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This article in SSSAJ

  1. Vol. 56 No. 1, p. 128-134
     
    Received: Sept 19, 1990
    Published: Jan, 1992


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doi:10.2136/sssaj1992.03615995005600010020x

Effect of Diffusion on the Kinetics of Biodegradation: Experimental Results with Synthetic Aggregates

  1. Kate M. Scow * and
  2. Martin Alexander
  1. Dep. of Land, Air, and Water Resources, Univ. of California, Davis, CA 95616
    Dep. of Soil, Crop, and Atmospheric Sciences, Cornell Univ., Ithaca, NY 14853. Contribution of the Dep. of Soil, Crop, and Atmospheric Sciences, Cornell Univ.

Abstract

Abstract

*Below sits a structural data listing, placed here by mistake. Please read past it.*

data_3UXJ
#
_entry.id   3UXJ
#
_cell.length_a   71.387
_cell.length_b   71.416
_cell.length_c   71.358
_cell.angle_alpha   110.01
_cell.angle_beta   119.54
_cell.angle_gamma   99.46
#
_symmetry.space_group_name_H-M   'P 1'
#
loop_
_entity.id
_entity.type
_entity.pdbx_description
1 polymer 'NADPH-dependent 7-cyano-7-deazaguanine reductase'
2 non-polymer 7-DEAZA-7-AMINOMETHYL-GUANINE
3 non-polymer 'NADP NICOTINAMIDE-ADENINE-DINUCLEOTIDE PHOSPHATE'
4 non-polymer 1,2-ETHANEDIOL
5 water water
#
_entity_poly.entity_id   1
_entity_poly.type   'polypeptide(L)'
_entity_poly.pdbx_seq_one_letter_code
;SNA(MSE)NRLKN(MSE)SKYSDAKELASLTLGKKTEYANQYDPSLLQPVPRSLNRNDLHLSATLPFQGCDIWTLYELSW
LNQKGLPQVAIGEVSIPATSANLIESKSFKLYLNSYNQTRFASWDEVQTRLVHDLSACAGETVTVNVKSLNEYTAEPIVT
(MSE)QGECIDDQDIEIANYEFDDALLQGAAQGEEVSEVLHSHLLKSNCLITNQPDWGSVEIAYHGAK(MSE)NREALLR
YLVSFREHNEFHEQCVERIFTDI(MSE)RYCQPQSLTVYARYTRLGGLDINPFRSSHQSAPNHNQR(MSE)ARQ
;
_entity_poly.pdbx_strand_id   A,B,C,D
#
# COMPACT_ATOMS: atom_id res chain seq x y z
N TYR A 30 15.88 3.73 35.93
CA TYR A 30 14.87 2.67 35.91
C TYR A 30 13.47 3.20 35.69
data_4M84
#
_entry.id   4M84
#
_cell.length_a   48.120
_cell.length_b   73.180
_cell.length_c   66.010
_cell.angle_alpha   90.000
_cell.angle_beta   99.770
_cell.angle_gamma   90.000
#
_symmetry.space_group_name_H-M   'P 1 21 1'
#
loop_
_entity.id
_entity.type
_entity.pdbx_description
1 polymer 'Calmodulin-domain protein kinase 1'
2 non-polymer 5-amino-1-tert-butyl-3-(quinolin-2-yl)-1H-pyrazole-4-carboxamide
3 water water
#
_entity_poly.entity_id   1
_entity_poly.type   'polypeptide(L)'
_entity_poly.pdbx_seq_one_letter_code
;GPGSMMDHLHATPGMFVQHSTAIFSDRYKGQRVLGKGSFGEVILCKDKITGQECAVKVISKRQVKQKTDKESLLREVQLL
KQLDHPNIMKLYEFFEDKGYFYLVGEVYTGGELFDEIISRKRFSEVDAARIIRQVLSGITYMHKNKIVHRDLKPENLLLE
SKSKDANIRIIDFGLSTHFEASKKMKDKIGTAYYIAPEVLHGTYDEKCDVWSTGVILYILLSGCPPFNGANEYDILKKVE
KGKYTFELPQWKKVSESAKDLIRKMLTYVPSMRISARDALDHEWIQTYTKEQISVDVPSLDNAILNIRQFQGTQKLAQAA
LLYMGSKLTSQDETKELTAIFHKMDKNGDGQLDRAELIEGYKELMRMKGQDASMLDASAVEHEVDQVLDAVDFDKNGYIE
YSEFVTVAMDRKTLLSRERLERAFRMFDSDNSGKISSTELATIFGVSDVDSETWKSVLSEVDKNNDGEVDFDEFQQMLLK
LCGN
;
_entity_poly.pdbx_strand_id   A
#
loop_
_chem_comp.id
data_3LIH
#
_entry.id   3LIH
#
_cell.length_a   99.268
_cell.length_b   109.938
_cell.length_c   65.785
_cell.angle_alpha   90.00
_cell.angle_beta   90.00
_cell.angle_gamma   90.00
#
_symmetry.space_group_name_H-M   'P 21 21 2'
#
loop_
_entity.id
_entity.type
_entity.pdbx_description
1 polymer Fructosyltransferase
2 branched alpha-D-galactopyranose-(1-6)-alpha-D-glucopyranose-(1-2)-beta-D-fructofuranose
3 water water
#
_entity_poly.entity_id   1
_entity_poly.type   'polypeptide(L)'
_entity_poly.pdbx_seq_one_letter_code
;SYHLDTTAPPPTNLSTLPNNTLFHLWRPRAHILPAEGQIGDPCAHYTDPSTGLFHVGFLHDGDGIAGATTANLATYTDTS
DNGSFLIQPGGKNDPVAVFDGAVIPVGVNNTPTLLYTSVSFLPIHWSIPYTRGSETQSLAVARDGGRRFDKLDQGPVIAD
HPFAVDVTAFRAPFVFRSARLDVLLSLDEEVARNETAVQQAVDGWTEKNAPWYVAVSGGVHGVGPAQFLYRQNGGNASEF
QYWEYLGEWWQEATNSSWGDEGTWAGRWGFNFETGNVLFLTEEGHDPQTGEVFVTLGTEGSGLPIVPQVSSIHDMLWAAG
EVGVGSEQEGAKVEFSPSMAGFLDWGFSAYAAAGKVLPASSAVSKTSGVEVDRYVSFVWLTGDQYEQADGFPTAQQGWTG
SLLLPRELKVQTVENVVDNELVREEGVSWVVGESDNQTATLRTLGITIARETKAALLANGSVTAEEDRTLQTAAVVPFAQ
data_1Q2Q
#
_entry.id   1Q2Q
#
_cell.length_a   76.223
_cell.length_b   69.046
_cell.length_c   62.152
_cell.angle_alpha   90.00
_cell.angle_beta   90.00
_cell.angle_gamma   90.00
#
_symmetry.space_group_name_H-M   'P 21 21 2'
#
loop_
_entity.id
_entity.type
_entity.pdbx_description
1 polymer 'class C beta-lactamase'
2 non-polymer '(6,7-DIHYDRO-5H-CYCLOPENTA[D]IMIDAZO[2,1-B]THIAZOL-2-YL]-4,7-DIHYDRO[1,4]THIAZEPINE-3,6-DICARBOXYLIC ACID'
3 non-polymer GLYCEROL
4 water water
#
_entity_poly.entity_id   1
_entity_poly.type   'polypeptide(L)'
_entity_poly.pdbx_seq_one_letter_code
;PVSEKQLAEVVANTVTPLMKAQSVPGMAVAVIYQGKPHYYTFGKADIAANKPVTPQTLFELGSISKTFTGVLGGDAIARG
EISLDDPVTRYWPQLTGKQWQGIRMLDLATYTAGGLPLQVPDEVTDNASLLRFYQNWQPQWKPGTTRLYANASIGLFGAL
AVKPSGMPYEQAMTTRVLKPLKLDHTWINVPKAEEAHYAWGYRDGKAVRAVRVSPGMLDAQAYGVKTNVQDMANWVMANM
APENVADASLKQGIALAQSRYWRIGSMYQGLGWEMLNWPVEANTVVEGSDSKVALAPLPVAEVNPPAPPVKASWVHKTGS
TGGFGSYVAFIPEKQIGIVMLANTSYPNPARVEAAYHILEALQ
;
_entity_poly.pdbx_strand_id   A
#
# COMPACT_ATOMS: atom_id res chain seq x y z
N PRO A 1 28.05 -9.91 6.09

The rates of biodegradation in soil often do not conform to the predictions of kinetic models, such as the first-order and Michaelis-Menten models, developed to describe metabolic processes occurring in solutions in which microorganisms and their substrates are well mixed. To test whether the kinetics of biodegradation in the presence of aggregates could be described by explicitly accounting for chemical diffusion, studies were conducted in well-defined experimental systems. The kinetics of biodegradation of low concentrations of 14C-labeled phenol and glutamate by Pseudomonas sp. Strain K in buffer containing spherical aggregates of kaolinite that exclude bacteria were significantly different from the kinetics measured in the absence of aggregates. Both the biodegradation rate and the percentage of the initial compound degraded were lower in the presence of aggregates than in their absence. Using measurements of biodegradation, diffusion rates, and physical properties of the experimental system as input parameters, the diffusion-sorption-biodegradation (DSB) model simulated the biodegradation of phenol and glutamate originating inside aggregates. The model also simulated the initial period of biodegradation of glutamate in an experimental system containing gel-exclusion chromatography beads. Clay aggregates reduced the concentration of available p-nitrophenol sufficiently to lower the apparent rate constant for its biodegradation. Microscopic mass-transfer processes, such as diffusion, may be important to consider in quantitative descriptions of the biodegradation of organic chemicals in soil.

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